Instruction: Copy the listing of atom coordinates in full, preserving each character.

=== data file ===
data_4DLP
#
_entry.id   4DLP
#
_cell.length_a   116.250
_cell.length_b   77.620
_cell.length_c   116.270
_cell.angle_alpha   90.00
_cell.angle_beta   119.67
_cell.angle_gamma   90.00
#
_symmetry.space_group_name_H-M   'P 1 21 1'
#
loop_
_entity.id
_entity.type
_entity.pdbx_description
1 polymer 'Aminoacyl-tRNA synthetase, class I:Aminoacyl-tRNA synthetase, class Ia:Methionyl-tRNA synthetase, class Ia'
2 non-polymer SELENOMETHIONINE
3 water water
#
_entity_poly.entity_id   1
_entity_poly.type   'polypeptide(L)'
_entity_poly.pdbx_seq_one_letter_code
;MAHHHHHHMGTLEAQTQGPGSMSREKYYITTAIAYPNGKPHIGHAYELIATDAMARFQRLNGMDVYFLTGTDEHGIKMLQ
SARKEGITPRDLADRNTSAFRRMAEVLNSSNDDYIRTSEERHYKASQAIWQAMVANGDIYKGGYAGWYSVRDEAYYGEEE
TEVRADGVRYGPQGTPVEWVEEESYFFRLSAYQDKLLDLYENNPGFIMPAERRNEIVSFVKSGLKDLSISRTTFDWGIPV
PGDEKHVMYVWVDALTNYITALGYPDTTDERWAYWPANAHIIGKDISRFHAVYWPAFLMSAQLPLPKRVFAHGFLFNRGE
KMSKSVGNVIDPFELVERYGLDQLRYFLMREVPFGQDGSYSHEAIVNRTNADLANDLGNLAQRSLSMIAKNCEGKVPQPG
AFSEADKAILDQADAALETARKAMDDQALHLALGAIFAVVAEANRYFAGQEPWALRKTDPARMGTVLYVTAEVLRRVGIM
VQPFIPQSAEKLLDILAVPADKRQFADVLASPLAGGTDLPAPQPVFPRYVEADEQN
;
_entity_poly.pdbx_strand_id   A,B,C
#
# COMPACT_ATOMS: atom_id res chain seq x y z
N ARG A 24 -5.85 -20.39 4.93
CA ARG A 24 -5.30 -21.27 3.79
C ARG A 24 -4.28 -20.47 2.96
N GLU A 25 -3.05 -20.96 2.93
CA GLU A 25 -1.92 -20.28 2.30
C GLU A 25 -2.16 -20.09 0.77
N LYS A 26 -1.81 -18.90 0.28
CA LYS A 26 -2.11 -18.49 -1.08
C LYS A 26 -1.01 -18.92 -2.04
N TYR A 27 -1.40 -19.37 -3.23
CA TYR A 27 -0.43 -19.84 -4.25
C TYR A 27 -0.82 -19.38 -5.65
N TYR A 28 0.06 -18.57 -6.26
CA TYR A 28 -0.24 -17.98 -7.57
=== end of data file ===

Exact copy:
data_4DLP
#
_entry.id   4DLP
#
_cell.length_a   116.250
_cell.length_b   77.620
_cell.length_c   116.270
_cell.angle_alpha   90.00
_cell.angle_beta   119.67
_cell.angle_gamma   90.00
#
_symmetry.space_group_name_H-M   'P 1 21 1'
#
loop_
_entity.id
_entity.type
_entity.pdbx_description
1 polymer 'Aminoacyl-tRNA synthetase, class I:Aminoacyl-tRNA synthetase, class Ia:Methionyl-tRNA synthetase, class Ia'
2 non-polymer SELENOMETHIONINE
3 water water
#
_entity_poly.entity_id   1
_entity_poly.type   'polypeptide(L)'
_entity_poly.pdbx_seq_one_letter_code
;MAHHHHHHMGTLEAQTQGPGSMSREKYYITTAIAYPNGKPHIGHAYELIATDAMARFQRLNGMDVYFLTGTDEHGIKMLQ
SARKEGITPRDLADRNTSAFRRMAEVLNSSNDDYIRTSEERHYKASQAIWQAMVANGDIYKGGYAGWYSVRDEAYYGEEE
TEVRADGVRYGPQGTPVEWVEEESYFFRLSAYQDKLLDLYENNPGFIMPAERRNEIVSFVKSGLKDLSISRTTFDWGIPV
PGDEKHVMYVWVDALTNYITALGYPDTTDERWAYWPANAHIIGKDISRFHAVYWPAFLMSAQLPLPKRVFAHGFLFNRGE
KMSKSVGNVIDPFELVERYGLDQLRYFLMREVPFGQDGSYSHEAIVNRTNADLANDLGNLAQRSLSMIAKNCEGKVPQPG
AFSEADKAILDQADAALETARKAMDDQALHLALGAIFAVVAEANRYFAGQEPWALRKTDPARMGTVLYVTAEVLRRVGIM
VQPFIPQSAEKLLDILAVPADKRQFADVLASPLAGGTDLPAPQPVFPRYVEADEQN
;
_entity_poly.pdbx_strand_id   A,B,C
#
# COMPACT_ATOMS: atom_id res chain seq x y z
N ARG A 24 -5.85 -20.39 4.93
CA ARG A 24 -5.30 -21.27 3.79
C ARG A 24 -4.28 -20.47 2.96
N GLU A 25 -3.05 -20.96 2.93
CA GLU A 25 -1.92 -20.28 2.30
C GLU A 25 -2.16 -20.09 0.77
N LYS A 26 -1.81 -18.90 0.28
CA LYS A 26 -2.11 -18.49 -1.08
C LYS A 26 -1.01 -18.92 -2.04
N TYR A 27 -1.40 -19.37 -3.23
CA TYR A 27 -0.43 -19.84 -4.25
C TYR A 27 -0.82 -19.38 -5.65
N TYR A 28 0.06 -18.57 -6.26
CA TYR A 28 -0.24 -17.98 -7.57